Government Job Profile: Special Education Teacher

Special education teacher reading to students
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It takes a special person to teach special education. The highs and lows a school teacher experiences are exacerbated by the challenges that face a special education student and the resulting challenges that a special education teacher must address. The work can be emotionally and physically draining.

Special education teachers instruct students with one or more disabilities which can include speech or language impairments, intellectual disabilities, emotional disturbance, hearing impairments, orthopedic impairments, visual impairments, autism, combined deafness and blindness and traumatic brain injury.

The Selection Process

Each school district posts special education job opportunities on the district’s website. Candidates funnel their applications to the district’s human resources office. Typically, HR staff screen the applications for minimum requirements and forward acceptable applications to the principal of the school where the job vacancy exists.

The principal or a panel of administrators and teachers conduct interviews with a small number of finalists. Once a finalist is selected, HR staff perform any necessary background checks and may administer a drug test if district policy requires.

The principal makes an offer of employment to the selected finalist. If the finalist accepts, he or she signs a contract similar to or exactly the same as the ones other teachers in the district operate under.

The Education You'll Need

All US states require a bachelor’s degree to apply for a license to teach special education. For students who did not study special education in college, many states offer alternative certification programs. These programs are designed for new graduates with little or no teaching coursework under their belts.

Those seeking a career change can pursue an alternative certification as well, but the program is geared toward those entering the workforce. After a battery of accelerated training, those seeking alternative certification complete an examination administered by the state.

The Experience You Need

Beyond the education requirements outlined above, there are no specific experience requirements for special education teachers. As long as new college graduates have met their state licensing requirements, they are free to work in the field.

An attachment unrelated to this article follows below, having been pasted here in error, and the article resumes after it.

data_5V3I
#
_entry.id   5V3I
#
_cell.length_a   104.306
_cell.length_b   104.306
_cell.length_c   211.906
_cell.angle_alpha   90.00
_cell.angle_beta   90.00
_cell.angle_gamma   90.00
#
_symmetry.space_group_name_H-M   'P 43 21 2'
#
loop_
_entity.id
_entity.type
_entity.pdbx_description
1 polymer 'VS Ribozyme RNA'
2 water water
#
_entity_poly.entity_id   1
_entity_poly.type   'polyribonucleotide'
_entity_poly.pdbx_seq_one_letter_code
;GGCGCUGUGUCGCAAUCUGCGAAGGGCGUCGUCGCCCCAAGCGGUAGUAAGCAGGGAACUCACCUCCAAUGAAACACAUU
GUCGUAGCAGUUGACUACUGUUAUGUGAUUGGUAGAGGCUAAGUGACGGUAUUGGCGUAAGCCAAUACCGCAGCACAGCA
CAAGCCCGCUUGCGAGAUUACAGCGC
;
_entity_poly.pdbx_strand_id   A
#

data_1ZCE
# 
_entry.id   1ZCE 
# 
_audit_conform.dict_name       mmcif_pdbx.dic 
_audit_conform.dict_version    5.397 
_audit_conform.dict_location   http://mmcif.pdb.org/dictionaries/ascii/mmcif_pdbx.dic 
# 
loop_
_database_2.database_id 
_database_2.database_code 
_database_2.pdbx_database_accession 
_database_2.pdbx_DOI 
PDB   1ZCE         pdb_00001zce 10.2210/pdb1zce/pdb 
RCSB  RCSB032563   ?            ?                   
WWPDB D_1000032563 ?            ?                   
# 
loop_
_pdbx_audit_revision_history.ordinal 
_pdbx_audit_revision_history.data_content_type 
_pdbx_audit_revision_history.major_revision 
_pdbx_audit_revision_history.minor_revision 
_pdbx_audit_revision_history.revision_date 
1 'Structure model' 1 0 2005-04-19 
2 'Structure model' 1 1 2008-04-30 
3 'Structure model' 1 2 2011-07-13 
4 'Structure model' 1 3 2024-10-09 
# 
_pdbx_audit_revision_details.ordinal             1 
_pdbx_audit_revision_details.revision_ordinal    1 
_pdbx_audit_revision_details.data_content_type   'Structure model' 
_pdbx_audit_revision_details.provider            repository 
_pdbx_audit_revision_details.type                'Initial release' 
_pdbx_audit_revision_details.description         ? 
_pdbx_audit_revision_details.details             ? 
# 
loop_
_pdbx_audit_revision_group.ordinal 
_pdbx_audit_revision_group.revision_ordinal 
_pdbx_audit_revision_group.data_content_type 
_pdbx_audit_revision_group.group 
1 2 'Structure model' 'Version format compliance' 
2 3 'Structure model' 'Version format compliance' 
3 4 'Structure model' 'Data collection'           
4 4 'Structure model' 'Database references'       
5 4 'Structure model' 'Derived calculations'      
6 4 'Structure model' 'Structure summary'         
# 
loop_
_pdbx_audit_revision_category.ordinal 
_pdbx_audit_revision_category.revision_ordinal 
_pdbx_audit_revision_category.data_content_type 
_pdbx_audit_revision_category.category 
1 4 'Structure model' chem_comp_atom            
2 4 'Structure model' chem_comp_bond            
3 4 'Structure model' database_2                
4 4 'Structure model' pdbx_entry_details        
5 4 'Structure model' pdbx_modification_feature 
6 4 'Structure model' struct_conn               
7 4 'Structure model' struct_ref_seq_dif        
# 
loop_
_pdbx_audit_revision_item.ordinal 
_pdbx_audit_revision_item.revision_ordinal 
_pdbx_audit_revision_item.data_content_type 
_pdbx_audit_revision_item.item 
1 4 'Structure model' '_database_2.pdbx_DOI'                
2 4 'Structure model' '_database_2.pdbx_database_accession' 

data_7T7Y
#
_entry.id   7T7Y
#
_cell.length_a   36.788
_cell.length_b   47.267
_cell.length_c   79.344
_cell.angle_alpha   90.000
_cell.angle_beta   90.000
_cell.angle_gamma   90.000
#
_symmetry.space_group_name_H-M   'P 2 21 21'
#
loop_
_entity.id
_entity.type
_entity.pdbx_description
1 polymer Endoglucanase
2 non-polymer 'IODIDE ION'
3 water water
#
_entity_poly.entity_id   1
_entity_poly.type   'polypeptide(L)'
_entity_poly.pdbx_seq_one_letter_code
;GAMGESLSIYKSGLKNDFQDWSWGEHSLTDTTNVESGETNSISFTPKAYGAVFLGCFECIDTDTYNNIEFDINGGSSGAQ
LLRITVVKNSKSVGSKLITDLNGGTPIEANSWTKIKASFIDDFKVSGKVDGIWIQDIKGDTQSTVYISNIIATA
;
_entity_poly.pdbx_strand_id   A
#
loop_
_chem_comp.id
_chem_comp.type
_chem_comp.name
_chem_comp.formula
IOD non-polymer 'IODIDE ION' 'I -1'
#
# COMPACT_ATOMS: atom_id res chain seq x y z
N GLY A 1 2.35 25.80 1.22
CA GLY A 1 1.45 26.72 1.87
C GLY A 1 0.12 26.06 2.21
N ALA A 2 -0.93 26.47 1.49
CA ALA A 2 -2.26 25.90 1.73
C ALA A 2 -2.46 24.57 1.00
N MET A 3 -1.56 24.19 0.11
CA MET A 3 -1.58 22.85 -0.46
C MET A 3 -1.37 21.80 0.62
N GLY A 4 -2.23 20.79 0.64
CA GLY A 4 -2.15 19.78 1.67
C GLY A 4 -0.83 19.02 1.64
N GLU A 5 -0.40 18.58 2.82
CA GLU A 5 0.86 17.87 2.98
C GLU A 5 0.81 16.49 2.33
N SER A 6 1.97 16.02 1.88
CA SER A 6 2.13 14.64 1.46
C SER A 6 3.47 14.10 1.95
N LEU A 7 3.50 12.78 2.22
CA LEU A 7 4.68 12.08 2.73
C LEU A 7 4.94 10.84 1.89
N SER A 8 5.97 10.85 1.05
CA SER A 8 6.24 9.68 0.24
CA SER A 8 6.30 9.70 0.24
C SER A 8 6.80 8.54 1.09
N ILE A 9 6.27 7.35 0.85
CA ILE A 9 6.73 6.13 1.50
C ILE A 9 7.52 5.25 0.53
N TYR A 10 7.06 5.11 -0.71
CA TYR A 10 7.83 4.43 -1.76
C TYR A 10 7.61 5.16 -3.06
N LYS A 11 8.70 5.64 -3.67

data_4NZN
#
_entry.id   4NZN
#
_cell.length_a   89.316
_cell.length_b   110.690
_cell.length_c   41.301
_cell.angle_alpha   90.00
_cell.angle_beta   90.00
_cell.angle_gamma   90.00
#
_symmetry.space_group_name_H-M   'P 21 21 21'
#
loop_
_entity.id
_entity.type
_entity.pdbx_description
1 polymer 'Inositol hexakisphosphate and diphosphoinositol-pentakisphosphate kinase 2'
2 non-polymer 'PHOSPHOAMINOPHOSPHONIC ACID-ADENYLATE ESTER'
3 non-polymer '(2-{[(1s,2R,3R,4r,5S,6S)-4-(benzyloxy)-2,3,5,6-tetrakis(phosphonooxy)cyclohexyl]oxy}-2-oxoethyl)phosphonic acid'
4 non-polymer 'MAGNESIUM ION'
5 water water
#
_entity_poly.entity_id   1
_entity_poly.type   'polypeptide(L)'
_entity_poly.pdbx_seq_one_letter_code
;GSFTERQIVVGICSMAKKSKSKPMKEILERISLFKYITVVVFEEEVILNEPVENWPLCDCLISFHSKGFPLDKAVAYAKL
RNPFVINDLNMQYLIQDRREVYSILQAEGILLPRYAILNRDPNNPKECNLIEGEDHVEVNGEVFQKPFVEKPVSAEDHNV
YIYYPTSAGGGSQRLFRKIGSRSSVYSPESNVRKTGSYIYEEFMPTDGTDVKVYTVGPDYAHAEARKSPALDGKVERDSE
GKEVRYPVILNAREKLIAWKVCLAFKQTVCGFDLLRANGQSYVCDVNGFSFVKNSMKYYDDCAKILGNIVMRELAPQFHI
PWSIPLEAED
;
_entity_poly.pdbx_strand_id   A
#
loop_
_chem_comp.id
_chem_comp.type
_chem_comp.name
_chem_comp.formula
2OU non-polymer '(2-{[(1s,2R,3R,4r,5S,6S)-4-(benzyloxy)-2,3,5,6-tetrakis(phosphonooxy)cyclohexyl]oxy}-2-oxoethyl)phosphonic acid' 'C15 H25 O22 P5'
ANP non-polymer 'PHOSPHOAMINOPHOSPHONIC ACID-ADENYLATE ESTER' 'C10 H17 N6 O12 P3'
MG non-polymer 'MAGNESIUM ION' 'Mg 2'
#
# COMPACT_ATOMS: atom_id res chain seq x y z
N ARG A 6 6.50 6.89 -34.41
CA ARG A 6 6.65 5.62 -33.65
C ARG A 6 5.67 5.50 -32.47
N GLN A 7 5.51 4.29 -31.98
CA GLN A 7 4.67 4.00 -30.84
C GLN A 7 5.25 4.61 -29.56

What You'll Do

Special education teachers are used in a variety of settings within a public school. They may teach an entire classroom of special education students with varying disabilities and age levels. These classes almost always have fewer students than non-special education classes.

A special education teacher may also team up with a general education teacher when a class has a mixture of special education and non-special education students. The special education teacher adapts the curriculum for the special education students and presents the material in ways that are most effective with their students.

Special education teachers may also see students for a few hours per day to provide some support for students who require accommodations such as extra time to complete an exam or having exam questions read aloud to them.

Districts may also deploy special education teachers in one-on-one situations where a student needs that level of supervision.

As educators try to include special education students in more and ​more settings, special education teachers must coordinate more frequently with teachers, counselors, therapists and social workers. Special education teachers must complete paperwork to inform these partners about how students are performing and behaving in class. This requires special education teachers to be highly organized in what can often be a disorganized and even chaotic environment.

What You'll Earn

According to information from the US Bureau of Labor Statistics from 2012, special education teachers earn roughly $35,000 to $80,000 with the average teacher earning $55,060. A special education teacher’s tenure is generally the determining factor as to where he or she lands on this continuum. Those just beginning their careers fall on the low side, and those near or beyond retirement age are on the high side.